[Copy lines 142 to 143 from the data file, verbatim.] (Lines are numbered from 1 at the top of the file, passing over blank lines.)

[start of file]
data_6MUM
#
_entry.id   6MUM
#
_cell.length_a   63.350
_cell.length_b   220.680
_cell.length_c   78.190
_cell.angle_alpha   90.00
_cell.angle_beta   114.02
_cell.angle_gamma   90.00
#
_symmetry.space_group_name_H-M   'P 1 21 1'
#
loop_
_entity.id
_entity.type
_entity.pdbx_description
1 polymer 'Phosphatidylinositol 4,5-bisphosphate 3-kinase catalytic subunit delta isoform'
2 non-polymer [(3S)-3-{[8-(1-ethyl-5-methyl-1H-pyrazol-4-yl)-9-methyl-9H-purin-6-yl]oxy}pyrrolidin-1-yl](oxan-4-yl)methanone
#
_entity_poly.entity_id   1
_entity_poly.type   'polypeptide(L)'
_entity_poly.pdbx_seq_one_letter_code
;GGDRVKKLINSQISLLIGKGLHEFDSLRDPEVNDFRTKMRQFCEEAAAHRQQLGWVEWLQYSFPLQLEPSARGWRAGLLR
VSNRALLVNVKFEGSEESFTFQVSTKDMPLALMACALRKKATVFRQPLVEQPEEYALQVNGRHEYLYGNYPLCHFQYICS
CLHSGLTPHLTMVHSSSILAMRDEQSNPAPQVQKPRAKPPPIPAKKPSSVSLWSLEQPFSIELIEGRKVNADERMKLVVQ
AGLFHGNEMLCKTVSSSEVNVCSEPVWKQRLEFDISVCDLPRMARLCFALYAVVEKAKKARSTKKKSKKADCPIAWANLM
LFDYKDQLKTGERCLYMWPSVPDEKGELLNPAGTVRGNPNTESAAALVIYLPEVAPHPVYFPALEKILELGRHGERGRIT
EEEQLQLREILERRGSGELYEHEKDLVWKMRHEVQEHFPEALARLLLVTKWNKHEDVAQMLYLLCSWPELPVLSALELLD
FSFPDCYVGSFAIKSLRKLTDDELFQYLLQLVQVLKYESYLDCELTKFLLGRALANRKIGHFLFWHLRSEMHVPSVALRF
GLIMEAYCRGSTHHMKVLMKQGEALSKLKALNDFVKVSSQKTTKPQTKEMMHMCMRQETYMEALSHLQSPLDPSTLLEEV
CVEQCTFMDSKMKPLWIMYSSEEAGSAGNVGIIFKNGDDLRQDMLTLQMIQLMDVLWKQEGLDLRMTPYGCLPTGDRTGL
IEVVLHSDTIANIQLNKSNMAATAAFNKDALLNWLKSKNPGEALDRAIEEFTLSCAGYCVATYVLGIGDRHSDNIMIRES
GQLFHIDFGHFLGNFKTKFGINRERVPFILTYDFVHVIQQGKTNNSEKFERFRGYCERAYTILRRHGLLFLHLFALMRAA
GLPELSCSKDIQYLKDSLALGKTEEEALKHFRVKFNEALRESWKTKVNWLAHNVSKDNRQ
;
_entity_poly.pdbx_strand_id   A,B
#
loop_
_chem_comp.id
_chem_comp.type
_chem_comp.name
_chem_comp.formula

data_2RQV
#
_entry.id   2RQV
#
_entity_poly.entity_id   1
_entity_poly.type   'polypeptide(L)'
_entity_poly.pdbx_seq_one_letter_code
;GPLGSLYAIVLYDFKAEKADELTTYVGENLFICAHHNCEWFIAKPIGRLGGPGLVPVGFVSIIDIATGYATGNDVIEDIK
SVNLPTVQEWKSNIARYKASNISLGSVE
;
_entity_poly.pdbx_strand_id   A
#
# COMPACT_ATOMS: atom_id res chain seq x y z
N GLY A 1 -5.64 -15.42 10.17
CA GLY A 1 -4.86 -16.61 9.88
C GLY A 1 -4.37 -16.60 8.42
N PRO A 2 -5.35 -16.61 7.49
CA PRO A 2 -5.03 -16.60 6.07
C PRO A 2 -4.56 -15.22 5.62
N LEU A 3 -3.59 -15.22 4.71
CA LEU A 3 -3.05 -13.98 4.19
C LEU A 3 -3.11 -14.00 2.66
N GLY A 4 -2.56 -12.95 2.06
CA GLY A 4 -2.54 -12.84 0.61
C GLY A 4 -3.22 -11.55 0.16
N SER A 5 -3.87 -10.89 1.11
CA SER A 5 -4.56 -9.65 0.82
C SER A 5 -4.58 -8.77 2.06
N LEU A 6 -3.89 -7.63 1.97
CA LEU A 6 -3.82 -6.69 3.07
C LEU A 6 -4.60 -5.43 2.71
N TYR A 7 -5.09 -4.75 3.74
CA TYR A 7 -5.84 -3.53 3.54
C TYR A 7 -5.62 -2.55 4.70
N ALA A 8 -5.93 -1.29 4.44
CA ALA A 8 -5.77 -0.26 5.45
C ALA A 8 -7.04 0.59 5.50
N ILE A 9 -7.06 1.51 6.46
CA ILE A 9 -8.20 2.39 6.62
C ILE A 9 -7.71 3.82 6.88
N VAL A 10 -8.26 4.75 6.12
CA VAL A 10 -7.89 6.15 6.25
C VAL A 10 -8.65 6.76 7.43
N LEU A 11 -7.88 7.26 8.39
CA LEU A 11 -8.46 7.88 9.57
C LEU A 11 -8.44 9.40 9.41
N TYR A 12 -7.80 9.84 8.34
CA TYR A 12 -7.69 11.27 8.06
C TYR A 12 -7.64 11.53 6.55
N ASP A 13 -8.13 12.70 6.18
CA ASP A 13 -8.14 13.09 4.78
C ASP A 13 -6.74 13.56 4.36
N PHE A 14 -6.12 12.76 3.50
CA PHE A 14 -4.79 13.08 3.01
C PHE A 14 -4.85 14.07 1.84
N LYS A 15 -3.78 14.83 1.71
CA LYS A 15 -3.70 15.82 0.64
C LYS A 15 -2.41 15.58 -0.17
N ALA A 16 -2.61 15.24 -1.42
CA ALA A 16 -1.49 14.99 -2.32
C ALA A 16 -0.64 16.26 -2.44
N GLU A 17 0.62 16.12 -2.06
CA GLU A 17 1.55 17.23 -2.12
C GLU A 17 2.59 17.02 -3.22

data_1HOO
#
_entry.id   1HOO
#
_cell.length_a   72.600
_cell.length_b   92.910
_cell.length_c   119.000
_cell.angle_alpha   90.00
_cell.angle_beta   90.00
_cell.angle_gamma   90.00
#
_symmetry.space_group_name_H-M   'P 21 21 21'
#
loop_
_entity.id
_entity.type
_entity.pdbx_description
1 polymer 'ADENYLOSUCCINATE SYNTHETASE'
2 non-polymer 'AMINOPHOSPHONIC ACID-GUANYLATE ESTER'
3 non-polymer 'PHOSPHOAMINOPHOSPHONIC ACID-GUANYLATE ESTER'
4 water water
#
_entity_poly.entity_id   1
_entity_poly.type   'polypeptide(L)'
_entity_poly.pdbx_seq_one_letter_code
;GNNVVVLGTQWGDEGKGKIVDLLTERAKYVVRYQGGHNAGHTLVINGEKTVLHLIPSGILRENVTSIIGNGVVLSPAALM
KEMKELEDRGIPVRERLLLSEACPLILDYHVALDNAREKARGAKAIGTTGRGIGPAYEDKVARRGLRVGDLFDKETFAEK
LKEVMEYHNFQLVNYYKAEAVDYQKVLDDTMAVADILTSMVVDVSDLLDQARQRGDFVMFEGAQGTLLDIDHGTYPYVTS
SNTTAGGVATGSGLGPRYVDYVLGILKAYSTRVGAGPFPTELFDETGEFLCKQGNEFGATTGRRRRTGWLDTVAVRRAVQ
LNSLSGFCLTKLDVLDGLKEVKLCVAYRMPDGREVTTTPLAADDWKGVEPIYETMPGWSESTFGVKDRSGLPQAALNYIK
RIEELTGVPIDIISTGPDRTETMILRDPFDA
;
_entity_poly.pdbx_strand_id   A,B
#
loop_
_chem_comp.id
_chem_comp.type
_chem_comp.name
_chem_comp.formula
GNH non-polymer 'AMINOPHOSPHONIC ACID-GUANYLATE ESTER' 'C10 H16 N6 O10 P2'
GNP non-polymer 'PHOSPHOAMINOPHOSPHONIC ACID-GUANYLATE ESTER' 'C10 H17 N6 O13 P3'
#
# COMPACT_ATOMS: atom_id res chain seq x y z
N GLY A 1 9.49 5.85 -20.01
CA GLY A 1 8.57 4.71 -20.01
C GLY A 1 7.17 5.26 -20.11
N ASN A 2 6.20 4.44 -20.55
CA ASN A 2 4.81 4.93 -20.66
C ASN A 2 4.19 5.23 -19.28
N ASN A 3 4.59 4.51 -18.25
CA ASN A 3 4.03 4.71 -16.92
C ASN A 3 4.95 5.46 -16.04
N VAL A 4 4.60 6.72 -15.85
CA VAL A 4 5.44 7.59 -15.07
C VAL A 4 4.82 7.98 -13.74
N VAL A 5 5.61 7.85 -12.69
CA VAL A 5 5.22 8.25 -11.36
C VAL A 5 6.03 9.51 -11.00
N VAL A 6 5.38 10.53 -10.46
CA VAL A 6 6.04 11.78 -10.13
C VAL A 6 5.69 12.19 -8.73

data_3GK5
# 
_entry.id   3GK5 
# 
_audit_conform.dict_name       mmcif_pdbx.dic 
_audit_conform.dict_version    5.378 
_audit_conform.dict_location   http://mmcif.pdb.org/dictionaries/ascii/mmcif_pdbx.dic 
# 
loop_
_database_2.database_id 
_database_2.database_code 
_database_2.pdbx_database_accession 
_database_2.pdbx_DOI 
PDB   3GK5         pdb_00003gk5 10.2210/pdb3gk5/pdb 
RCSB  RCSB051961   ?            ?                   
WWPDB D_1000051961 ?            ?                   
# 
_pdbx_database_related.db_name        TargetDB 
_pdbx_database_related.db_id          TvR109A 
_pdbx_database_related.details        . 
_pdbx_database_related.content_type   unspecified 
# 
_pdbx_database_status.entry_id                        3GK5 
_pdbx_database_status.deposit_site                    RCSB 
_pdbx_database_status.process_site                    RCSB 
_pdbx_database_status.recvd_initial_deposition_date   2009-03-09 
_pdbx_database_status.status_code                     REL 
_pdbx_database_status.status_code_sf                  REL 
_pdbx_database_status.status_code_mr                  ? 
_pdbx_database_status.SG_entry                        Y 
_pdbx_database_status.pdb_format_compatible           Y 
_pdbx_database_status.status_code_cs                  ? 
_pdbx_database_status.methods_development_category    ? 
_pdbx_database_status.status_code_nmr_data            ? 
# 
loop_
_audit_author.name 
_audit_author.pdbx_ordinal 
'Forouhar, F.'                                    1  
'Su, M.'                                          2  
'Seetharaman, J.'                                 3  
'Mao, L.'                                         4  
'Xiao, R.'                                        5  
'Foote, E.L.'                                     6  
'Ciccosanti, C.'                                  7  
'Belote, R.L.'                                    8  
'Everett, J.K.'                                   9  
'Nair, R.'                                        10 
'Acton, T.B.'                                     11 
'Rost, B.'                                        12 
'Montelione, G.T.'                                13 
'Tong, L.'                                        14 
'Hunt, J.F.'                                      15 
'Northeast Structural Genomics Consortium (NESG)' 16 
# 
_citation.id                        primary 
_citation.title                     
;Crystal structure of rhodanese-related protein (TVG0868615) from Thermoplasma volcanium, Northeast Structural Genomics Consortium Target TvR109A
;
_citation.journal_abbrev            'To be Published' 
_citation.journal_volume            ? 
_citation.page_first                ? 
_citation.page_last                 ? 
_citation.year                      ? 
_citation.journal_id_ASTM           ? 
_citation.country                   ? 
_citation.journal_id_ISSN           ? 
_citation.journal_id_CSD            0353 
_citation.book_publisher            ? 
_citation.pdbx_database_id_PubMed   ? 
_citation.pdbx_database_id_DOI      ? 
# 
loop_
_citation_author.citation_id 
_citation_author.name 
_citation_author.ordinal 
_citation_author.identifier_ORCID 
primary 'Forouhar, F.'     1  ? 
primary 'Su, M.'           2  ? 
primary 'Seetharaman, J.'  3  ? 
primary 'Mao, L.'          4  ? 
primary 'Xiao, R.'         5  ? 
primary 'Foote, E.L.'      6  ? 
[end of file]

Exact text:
loop_
_chem_comp.id